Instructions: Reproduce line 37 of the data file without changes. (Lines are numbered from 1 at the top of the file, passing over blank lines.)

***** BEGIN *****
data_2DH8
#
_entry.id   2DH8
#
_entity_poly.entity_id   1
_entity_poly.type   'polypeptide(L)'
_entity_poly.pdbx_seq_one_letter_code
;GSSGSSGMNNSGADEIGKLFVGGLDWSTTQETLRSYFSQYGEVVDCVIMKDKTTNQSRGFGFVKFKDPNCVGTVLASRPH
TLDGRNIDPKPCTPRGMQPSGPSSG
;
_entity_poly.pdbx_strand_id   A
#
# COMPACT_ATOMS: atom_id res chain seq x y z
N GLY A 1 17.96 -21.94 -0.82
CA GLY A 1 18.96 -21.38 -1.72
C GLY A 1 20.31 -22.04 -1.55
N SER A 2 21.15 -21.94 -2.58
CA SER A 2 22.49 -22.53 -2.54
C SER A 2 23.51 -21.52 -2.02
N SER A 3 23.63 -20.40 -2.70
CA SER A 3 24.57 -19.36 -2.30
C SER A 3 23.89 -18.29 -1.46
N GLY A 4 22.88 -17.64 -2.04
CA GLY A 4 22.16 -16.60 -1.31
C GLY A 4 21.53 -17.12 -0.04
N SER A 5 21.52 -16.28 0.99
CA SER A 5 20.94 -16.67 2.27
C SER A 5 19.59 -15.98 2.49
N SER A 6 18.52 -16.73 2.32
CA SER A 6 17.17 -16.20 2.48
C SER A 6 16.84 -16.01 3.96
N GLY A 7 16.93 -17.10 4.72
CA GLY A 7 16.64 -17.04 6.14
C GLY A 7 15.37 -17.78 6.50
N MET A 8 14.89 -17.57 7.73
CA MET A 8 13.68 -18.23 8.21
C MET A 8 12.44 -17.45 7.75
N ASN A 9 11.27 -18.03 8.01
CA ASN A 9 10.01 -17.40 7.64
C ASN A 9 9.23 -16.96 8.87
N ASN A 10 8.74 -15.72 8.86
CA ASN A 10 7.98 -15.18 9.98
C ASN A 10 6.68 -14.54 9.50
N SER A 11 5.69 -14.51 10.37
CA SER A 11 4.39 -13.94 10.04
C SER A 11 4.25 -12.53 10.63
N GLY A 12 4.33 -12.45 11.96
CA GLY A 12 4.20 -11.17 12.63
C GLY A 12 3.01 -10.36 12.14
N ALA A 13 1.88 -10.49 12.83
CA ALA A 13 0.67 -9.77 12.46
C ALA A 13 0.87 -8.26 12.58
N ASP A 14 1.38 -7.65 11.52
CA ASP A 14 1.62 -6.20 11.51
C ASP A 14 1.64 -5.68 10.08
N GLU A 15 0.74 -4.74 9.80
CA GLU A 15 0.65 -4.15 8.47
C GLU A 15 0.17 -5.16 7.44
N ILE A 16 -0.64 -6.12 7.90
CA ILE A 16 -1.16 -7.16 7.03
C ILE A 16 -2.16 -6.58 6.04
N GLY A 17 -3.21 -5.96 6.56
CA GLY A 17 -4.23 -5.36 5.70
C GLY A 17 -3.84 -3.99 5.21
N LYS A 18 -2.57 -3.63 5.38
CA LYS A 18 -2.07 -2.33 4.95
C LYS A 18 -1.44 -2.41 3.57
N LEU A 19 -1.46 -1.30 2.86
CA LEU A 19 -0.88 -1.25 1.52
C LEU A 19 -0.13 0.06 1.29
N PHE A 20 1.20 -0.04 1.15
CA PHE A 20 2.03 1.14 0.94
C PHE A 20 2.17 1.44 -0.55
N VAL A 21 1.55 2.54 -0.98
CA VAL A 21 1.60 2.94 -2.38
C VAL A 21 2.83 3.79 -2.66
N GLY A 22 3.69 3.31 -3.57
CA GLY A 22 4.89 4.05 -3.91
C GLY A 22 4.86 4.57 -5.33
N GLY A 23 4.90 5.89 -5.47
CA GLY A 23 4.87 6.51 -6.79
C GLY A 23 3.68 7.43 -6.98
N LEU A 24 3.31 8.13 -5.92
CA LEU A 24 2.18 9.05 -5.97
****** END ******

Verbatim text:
C MET A 8 12.44 -17.45 7.75